The Odd Couple—The Female Version, Pump Boys and Dinettes Closing
Sharon Kay White (left) and Leslie O’Carroll as Florence Ungar and Olive Madison in The Odd Couple-The Female Version.
The summer theater season is winding down, with both The Odd Couple — The Female Version and Pump Boys and Dinettes closing this weekend. Keep reading for capsule reviews of those shows, as well as Mary Poppins, which will run until September in Boulder.
The Odd Couple—The Female Version. Oscar has morphed into Olive and Felix into Florence in The Odd Couple — The Female Version, Neil Simon’s 1980s take on his 1960s hit play, The Odd Couple, which morphed into a movie with Jack Lemmon and Walter Matthau and then a sitcom featuring Jack Klugman and the inimitable Tony Randall. This show has many of the strengths and weaknesses of its older brother: It’s lively and funny, and the dialogue, while sometimes flat or out-and-out silly, is often very clever. There are a few other good reasons to see this production. One is that it takes place in the lobby of the Barth Hotel, one of fourteen residences around the state run by the nonprofit Senior Housing Options for elderly, disabled and impoverished people. These summer plays serve as the organization’s primary fundraisers: Last year’s paid for computers to aid residents’ tech literacy; the 2015 proceeds will help fund a bus to transport them to various enriching and enjoyable activities. The Barth, with its patina of age and elegance, is also a fine place to see theater – the work is professional quality, but there’s also a groundedness and lack of pretension here, occasionally emphasized by a resident wandering through the action on the way to the elevator. Through August 22 at the Barth Hotel, 1514 17th Street, 303-595-4464, ext. 10, seniorhousingoptions.org. Read the full review here.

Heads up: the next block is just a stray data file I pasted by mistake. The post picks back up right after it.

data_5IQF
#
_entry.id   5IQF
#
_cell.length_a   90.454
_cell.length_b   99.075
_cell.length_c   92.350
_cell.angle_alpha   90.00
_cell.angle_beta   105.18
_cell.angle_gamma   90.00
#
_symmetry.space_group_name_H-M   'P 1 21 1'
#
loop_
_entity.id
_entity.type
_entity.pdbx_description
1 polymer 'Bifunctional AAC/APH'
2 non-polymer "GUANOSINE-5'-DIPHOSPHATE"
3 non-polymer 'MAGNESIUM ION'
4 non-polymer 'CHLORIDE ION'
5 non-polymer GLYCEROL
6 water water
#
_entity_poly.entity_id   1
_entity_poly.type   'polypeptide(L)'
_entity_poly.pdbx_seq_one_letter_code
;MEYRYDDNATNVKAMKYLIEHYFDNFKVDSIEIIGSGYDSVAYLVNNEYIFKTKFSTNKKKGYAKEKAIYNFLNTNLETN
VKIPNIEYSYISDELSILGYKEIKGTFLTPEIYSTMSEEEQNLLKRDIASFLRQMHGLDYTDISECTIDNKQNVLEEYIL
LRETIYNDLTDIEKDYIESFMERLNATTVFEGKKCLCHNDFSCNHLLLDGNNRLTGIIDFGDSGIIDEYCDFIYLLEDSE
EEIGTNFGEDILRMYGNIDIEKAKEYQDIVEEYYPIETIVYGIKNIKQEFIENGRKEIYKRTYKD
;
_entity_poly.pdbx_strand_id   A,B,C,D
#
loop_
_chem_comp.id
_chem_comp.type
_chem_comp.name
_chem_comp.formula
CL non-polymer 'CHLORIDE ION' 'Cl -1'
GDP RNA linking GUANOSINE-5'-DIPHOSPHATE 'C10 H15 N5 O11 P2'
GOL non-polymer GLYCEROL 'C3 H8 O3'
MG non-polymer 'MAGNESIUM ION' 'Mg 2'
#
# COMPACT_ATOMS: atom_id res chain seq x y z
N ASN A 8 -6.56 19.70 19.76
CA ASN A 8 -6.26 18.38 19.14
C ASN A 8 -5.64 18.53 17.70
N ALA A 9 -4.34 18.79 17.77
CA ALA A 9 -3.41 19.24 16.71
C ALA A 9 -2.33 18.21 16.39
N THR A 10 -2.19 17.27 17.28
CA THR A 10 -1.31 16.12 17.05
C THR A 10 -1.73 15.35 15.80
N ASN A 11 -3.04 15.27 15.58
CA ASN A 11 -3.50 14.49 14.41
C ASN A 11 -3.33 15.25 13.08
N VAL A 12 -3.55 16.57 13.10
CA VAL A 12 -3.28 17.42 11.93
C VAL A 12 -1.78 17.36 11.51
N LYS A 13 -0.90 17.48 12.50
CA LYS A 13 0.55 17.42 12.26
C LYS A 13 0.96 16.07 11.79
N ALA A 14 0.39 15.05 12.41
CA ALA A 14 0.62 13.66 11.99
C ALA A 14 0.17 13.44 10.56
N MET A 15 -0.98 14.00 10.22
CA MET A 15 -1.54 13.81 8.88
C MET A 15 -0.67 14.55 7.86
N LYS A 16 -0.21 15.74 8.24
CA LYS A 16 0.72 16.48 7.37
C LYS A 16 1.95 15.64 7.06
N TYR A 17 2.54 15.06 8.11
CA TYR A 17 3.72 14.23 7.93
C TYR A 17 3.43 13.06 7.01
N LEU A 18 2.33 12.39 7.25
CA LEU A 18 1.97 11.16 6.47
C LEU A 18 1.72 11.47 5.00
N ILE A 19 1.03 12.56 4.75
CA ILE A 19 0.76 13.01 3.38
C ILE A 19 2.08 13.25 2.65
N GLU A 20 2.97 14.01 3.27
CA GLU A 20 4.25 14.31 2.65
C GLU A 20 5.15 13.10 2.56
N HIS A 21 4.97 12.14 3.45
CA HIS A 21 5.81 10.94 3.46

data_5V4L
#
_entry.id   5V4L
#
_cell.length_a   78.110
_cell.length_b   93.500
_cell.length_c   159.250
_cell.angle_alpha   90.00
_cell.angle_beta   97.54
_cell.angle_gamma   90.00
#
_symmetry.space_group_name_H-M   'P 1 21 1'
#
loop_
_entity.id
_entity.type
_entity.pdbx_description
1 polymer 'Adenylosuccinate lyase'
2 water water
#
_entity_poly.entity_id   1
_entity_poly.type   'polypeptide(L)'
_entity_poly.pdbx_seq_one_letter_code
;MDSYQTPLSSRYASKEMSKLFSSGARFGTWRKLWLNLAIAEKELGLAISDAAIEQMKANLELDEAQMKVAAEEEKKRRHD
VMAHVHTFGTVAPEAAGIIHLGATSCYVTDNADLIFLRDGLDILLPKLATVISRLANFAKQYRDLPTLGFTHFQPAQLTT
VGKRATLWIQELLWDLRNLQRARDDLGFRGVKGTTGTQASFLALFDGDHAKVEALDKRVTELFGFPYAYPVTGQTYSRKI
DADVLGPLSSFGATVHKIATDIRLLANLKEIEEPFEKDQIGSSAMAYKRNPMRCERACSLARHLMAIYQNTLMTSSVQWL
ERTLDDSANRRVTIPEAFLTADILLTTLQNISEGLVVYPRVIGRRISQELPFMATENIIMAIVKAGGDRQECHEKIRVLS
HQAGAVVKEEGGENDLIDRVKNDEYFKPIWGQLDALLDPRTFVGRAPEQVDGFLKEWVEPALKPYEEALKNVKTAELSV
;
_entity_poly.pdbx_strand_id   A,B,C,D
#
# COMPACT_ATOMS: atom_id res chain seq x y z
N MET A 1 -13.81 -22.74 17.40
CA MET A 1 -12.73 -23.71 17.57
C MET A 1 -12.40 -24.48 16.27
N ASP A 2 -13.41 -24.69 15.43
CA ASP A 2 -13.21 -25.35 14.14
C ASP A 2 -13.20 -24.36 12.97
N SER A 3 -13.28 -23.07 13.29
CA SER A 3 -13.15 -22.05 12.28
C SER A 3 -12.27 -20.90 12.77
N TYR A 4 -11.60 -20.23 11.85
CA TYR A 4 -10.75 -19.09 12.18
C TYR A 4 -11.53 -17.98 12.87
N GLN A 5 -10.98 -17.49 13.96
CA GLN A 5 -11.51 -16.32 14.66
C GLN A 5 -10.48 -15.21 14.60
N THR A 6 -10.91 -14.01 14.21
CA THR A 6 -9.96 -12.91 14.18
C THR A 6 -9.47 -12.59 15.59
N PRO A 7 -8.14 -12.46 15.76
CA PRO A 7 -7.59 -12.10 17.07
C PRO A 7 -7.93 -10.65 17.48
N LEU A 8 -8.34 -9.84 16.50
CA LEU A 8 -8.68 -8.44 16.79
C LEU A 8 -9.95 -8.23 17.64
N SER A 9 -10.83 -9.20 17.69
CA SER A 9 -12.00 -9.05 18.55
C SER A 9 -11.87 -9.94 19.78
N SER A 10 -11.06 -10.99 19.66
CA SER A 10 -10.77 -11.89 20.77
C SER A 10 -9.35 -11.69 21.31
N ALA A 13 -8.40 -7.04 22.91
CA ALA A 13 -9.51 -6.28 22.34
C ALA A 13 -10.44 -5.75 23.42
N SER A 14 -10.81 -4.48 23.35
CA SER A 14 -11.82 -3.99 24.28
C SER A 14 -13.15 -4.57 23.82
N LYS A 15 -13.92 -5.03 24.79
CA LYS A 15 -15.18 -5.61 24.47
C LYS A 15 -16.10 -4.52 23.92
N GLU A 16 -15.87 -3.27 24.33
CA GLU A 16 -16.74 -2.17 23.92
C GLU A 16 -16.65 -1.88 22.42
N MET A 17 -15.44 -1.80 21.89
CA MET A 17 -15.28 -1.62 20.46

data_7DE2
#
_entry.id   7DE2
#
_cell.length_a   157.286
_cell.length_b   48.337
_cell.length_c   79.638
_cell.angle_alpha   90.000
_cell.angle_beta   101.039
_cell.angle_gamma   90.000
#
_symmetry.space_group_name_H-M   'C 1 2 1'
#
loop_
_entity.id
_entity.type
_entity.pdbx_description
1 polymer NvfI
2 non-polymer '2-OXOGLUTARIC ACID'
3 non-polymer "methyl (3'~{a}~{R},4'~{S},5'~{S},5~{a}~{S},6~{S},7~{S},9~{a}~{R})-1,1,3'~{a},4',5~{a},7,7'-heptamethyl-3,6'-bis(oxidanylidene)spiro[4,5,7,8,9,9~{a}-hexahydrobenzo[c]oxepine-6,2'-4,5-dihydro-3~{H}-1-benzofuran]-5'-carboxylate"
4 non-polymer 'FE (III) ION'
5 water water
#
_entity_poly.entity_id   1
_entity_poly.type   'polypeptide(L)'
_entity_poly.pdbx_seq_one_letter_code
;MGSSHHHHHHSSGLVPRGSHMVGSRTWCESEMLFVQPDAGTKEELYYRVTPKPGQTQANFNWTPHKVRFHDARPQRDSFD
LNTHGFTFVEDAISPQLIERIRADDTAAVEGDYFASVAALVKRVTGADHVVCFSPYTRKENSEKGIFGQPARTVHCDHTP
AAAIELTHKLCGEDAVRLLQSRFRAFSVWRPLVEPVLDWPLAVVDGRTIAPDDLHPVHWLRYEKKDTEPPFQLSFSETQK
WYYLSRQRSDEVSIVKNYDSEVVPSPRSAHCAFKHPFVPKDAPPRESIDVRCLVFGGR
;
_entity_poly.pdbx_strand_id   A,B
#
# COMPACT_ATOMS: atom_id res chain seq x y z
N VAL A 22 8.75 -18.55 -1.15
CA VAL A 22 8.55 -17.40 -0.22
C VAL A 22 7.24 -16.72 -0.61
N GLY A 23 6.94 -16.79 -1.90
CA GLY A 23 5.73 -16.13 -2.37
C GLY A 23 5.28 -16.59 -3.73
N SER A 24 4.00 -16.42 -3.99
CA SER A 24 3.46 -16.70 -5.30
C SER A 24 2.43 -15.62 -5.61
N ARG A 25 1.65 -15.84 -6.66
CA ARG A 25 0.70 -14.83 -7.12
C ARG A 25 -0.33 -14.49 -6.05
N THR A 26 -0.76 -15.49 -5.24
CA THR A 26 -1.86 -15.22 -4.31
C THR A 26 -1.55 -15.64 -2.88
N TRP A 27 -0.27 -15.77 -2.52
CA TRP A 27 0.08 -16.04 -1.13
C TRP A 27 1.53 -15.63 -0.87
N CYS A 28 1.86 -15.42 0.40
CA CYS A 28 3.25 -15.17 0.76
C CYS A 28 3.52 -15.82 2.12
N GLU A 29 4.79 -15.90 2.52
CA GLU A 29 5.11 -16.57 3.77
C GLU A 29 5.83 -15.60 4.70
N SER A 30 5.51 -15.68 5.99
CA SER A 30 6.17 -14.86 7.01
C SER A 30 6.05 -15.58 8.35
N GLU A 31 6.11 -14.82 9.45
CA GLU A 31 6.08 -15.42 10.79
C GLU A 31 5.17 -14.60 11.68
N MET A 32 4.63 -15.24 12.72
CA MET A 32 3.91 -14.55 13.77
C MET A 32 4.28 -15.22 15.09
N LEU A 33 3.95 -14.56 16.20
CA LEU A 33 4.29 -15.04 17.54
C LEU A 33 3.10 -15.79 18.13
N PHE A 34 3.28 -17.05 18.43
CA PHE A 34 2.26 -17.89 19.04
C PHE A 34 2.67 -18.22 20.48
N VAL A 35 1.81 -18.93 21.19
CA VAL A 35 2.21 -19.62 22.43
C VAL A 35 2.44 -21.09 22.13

Mary Poppins. P.L. Travers created a legendary children’s book about a nanny named Mary Poppins who descends on the stuffy, upper-class Victorian household of the Banks family and proceeds to tame two unruly children and enlighten their parents with discipline, kindness and magic. The 1964 movie based on that book, starring Julie Andrews and Dick Van Dyke, sweetened up the character of Mary Poppins, and Mary Poppins, the musical, softens her up, too. But the latter's script, by Julian Fellowes of Downton Abbey fame, does allow for some darker currents – not enough to terrify the little ones, but enough to have them reaching for a soothing parental hand. A group of toys that have been misused by the Banks children comes to angry life. A former nanny who seems to have emerged straight from the bowels of hell arrives threatening to replace sugar with brimstone and treacle. These moments add a touch of bitter to what would otherwise be an overly sweet concoction. There are also notes of a kind of wistful mysticism: When the Bird Lady, sitting on the steps of St. Paul’s, sings “Feed the Birds,” she seems to embody both the encompassing spirit of charity and the very soul of old London itself. The magical production at BDT Stage seems proof that the cliché about an event being “fun for children of all ages” can be absolutely true. I was spellbound by the evening, and at the same time, I could see everything through the eyes of my grandsons, ages five and nine, whom I plan to treat to Mary Poppins later in the summer: the lively musical numbers, the tricks, and the array of peculiar figures they’ll encounter, including balletic statues, tapping chimney sweeps and brightly colored singing and dancing human candies. Presented by BDT Stage through September 5, 5501 Arapahoe Avenue, Boulder. 303-449-6000, bouldersdinnertheatre.com. Read the full review here.